This week we’ve had the pleasure of having Lee Mead in our theatre, taking on the role of Caractacus Potts in Chitty Chitty Bang Bang, a role he’s clearly loving. We caught up with him to talk flying cars and fatherhood.
Caractcus is a role that Lee has been waiting to play for a long time: “I actually auditioned for the original production at the Palladium, when I was 19, when Michael Ball was playing the role. I auditioned to be his second cover, but one of the things about being a cover for a lead role is usually they need the cover to be in the dance ensemble, and I’m not really a dancer. I wasn’t the strongest dancer then – and I’m still not now – so I didn’t get the job. So, for me to be able to play the part in my own right, fifteen years on, it’s a huge thing for me.”
“The call came in from my agent with the offer last September, and it didn’t take me long to say yes. It’s a great family show, a really iconic show. It’s got great music and great songs and great characters to it and it’s got real heart to it, a real soul. Obviously the wow factor is the flying car, that’s such an important part of the show, but for me the main feature of the show is this guy with two kids and that story, and the relationship he has with them, and I can really relate to that, being a dad myself now.”
Fatherhood is clearly a massive part of Lee’s life. He describes five- year- old Betsy as his ‘top priority’ in life, and she crops up a lot in his conversation. Betsy lives in Kent with her mother, Lee’s ex-wife, TV presenter Denise Van Outen. Betsy saw the film of Chitty Chitty Bang Bang for the first time last year, replicating a bit of a Mead family tradition, as Lee remembers watching it “every year” as a child.
The part of Caractacus, the inventor (and single dad) who builds the Chitty Chitty Bang Bang car, was one Lee couldn’t resist, despite having made other plans: “Sometimes roles come up at a point in your life where I believe they’re meant to happen, and this was one of them. I’ve been filming Casualty in Cardiff for a few years now, and before the offer for Chitty came up, I’d decided to take a year off, and go home and do the school runs and although I’ve got my album coming out [Some Enchanted Evening, his fourth album, released in February], and concerts for that, I’d planned to have a quieter year this year. But then this offer came in, and it just felt right. And it’s not too long a tour, so I’m not away from my daughter for too long.”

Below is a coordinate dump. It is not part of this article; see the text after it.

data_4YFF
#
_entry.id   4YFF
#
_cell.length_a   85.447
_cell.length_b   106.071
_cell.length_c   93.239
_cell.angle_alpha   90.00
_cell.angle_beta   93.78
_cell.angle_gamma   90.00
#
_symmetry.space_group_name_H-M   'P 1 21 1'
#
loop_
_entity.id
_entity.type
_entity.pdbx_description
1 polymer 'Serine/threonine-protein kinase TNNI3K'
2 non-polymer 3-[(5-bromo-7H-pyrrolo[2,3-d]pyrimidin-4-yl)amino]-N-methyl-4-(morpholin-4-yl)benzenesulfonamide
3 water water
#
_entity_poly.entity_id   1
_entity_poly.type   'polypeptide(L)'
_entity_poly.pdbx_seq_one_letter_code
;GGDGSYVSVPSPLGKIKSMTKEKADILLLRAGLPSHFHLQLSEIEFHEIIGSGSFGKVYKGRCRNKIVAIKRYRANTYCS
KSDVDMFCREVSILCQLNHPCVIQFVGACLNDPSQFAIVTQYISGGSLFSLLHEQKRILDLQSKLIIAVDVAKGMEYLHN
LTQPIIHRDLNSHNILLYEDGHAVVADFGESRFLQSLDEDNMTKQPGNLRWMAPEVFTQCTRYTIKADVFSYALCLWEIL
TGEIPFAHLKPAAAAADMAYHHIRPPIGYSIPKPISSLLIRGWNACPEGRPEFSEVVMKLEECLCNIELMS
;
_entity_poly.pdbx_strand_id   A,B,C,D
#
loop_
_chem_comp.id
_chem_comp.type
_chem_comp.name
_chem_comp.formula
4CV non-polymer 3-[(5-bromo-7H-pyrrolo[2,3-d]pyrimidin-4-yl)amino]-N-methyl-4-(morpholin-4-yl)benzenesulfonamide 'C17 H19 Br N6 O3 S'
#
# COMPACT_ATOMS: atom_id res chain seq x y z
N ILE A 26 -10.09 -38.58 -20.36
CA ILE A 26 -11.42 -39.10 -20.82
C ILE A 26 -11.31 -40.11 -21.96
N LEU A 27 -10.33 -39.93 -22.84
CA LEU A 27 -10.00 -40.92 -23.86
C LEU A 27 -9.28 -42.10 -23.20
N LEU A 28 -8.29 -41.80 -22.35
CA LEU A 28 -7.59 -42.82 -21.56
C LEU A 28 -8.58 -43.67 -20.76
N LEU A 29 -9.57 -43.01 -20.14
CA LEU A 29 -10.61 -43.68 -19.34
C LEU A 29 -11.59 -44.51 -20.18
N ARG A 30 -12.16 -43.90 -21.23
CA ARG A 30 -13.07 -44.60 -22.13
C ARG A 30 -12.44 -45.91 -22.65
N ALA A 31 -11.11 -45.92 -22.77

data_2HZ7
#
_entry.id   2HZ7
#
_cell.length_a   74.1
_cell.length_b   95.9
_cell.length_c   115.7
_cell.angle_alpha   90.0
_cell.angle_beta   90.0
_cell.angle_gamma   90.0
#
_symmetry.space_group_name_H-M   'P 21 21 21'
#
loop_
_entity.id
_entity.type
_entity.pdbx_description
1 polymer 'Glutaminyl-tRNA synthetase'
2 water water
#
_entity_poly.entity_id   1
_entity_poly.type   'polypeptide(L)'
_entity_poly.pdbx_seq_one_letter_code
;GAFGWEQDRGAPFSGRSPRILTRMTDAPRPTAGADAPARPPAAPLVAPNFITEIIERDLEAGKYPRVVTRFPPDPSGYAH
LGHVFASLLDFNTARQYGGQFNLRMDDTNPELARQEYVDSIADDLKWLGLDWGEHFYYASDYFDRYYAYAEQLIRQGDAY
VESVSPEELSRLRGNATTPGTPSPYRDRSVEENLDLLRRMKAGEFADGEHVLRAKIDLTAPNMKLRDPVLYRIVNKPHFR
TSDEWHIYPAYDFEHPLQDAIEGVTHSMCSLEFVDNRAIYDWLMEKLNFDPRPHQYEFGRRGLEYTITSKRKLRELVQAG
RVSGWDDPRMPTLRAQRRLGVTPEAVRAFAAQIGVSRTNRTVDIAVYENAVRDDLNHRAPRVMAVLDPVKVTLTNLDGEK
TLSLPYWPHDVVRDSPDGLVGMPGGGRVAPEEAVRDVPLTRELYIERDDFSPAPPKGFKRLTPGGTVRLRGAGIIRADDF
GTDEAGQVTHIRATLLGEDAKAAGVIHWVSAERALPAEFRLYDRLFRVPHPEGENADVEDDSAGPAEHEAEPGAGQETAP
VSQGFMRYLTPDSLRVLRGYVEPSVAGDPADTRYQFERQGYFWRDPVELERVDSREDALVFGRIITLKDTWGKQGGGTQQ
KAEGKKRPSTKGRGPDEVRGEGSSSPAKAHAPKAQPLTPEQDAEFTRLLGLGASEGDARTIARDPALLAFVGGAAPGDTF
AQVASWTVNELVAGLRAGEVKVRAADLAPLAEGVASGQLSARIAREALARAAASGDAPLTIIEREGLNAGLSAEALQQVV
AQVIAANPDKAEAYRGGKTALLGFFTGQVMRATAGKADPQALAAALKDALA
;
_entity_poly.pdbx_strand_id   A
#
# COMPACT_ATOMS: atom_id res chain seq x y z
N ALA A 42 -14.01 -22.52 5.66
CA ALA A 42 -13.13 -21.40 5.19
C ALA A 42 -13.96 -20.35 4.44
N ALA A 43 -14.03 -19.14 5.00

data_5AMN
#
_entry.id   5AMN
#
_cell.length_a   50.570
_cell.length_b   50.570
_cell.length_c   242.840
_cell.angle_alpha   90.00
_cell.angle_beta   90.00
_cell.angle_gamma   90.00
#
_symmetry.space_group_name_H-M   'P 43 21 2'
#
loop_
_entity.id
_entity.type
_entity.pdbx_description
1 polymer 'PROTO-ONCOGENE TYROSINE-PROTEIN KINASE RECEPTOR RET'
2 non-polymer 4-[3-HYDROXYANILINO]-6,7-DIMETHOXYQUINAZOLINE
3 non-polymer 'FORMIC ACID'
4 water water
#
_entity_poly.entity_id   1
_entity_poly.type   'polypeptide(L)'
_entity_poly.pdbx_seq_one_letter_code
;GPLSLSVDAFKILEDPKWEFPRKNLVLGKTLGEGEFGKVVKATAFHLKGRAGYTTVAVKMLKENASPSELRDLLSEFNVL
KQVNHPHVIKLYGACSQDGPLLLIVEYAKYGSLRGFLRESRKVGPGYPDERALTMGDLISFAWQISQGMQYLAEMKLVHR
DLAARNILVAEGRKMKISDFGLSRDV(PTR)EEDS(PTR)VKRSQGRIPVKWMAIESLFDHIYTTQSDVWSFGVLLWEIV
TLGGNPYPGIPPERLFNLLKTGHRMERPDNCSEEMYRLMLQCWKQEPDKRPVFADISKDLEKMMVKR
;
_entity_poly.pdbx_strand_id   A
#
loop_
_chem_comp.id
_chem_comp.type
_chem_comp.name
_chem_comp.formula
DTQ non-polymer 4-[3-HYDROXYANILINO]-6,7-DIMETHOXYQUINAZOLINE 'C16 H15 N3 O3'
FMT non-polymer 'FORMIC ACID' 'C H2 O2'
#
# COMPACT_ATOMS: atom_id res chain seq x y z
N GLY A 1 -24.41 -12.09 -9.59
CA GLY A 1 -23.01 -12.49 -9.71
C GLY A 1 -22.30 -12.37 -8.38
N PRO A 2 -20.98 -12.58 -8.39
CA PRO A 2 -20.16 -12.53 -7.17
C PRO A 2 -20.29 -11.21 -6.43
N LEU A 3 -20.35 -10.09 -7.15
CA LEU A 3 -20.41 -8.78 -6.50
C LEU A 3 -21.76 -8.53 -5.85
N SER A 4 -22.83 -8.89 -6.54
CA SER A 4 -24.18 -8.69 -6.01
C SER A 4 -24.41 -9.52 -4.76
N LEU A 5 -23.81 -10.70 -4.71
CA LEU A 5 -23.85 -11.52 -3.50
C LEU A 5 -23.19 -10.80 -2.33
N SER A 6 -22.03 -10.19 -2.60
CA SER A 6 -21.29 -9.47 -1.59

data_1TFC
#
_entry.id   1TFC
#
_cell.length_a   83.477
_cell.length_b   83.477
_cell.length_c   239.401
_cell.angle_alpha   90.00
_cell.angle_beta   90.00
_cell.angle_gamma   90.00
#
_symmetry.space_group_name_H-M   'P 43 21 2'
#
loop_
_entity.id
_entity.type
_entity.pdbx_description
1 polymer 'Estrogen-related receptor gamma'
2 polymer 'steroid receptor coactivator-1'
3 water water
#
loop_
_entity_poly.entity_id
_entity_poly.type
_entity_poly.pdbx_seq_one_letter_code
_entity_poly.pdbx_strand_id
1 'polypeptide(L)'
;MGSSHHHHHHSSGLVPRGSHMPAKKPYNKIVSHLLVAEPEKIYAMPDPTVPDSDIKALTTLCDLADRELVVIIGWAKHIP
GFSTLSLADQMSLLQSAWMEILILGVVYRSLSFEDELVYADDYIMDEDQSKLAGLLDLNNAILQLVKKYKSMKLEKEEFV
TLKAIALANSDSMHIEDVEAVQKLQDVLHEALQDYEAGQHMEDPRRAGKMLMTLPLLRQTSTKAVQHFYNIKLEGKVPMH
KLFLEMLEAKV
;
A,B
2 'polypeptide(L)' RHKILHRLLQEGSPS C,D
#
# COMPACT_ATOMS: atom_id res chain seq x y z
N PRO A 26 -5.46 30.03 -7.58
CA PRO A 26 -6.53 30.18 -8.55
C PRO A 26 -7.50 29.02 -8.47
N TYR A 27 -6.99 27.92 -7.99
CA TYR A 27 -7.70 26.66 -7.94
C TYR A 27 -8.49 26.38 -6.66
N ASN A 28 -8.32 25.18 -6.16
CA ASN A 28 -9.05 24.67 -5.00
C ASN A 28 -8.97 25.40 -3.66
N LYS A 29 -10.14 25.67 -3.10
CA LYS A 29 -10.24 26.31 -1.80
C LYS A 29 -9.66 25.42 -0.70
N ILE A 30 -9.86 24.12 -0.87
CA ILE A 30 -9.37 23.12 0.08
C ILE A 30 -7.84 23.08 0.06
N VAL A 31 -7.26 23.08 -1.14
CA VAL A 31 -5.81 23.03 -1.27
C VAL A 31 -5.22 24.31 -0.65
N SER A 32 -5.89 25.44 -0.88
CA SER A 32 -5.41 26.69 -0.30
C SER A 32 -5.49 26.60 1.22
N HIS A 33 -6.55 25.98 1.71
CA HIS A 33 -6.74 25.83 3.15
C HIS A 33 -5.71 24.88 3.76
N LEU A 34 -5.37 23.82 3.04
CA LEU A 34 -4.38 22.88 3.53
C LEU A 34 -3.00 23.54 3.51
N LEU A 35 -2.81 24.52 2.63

Lee came to performing relatively late: growing up in Southend, Essex (where he’s just bought a new home) he “wanted to be a footballer, but I was terrible!” He did his first show aged 17, having joined a local amateur group, “mainly to meet girls.”
When he did decide on a career as a performer, Lee had to work his way up: “I got my first job on a P&O car ferry, as a singer, on about £150 a week. I had a tiny cabin, and I used to clean my own costumes after the show. I wanted to go to RADA, but if you’re a working-class lad from Southend, ten grand a year just for the fees isn’t possible. My dad just laughed when I told him how much it would cost. Most people come away from that with sixty grands worth of debt. So I started at the bottom and did it the hard way.”
Lee had worked his way into minor roles in the West End when in 2007 a TV show called Any Dream Will Do catapulted him to public notice. The show was a contest to find a star for a new West End production of the Andrew Lloyd Webber musical Joseph – a contest that Lee won: “I still have fond memories of it. Everyday I feel lucky that I had that break, that opportunity. I was working for over five years, in choruses and so on, and then fortunately I got my break. And it really helped my career and put me on a platform, and gave me that profile, to show what I can do. I’ve been really lucky that since that show I’ve got to do lots of things that I perhaps wouldn’t have had the chance to do without that kind of exposure. My talent didn’t change, but being on telly and having that profile has brought me opportunities.”